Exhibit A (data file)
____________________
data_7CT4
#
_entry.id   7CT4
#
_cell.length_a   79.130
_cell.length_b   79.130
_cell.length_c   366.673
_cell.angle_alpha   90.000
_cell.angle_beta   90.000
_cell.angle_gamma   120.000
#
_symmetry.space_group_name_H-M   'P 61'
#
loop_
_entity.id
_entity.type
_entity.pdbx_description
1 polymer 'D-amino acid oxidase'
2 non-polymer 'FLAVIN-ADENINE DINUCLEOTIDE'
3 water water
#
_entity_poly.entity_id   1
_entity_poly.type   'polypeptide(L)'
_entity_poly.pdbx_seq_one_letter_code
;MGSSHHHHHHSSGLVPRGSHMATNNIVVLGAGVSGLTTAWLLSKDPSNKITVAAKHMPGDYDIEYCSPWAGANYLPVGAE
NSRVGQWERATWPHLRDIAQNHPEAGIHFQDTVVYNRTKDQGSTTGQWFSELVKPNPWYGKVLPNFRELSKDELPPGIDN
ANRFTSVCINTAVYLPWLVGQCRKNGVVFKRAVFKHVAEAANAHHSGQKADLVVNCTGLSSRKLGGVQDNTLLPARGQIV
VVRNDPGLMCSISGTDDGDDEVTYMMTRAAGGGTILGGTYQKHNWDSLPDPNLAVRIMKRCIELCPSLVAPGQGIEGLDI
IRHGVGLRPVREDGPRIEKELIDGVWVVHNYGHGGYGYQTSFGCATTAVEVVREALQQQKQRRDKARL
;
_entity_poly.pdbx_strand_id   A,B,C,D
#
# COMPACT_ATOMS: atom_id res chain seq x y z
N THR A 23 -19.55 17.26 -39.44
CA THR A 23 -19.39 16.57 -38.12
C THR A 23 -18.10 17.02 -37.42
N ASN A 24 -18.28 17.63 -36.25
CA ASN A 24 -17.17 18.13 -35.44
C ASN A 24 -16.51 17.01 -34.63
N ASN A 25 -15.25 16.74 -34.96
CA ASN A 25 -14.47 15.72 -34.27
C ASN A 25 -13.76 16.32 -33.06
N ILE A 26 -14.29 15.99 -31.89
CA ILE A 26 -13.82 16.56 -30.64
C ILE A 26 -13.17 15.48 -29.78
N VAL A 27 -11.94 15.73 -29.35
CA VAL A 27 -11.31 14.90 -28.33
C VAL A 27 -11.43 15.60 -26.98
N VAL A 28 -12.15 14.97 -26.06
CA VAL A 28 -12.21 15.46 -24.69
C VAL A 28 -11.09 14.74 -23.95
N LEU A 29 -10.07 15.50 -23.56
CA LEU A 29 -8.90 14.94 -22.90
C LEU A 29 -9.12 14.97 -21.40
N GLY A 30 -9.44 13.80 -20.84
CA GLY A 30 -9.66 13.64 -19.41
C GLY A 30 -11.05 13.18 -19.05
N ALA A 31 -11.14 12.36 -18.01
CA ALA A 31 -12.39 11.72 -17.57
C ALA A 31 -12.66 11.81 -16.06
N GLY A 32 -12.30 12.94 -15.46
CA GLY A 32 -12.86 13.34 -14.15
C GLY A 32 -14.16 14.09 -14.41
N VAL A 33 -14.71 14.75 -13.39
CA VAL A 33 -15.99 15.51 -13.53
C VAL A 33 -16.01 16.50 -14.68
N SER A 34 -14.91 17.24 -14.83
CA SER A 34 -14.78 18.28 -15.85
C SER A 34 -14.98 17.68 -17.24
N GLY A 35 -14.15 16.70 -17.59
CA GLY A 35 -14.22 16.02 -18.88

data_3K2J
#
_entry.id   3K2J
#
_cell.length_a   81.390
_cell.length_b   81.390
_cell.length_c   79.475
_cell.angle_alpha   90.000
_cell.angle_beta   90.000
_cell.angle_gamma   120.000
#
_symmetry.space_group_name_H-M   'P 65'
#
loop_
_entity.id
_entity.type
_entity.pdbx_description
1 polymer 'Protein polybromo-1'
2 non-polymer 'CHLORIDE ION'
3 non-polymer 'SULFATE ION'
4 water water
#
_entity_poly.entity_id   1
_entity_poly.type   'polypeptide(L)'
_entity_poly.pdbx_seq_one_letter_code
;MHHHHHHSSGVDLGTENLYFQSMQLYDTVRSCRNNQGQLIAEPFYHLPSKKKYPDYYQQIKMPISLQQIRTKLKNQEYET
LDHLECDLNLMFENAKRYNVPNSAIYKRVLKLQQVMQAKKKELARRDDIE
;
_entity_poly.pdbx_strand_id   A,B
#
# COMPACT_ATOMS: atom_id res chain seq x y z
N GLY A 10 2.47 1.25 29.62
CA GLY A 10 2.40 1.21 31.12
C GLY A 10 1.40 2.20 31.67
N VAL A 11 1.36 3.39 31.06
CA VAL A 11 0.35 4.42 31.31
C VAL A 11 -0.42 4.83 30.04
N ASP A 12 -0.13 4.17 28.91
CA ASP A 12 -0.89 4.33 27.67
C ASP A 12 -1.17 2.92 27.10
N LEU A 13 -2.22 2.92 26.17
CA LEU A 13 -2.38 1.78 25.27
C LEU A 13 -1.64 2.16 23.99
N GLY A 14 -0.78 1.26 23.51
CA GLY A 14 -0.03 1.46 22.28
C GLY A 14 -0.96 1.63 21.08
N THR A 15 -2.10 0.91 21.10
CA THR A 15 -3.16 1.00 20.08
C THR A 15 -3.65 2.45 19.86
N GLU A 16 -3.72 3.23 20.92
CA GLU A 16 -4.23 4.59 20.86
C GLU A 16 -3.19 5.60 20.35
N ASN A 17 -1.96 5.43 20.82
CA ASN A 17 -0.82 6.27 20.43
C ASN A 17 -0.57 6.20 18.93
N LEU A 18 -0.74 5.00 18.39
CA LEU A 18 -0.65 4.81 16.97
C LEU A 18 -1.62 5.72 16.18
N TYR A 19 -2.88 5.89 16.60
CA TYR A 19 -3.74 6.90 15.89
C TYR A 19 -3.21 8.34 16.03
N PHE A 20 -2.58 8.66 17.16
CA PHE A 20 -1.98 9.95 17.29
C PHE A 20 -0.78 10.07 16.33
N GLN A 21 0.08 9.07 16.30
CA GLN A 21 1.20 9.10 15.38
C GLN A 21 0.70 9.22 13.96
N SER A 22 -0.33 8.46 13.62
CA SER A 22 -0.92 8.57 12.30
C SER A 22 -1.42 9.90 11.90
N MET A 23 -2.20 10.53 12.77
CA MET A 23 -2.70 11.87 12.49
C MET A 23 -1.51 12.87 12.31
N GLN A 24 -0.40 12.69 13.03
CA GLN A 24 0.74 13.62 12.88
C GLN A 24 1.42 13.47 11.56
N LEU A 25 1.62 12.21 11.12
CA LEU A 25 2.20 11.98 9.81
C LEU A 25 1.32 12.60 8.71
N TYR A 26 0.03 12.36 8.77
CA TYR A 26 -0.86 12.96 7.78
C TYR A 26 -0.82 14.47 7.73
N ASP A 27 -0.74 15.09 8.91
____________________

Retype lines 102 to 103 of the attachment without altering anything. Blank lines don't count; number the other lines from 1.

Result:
# COMPACT_ATOMS: atom_id res chain seq x y z
N GLY A 10 2.47 1.25 29.62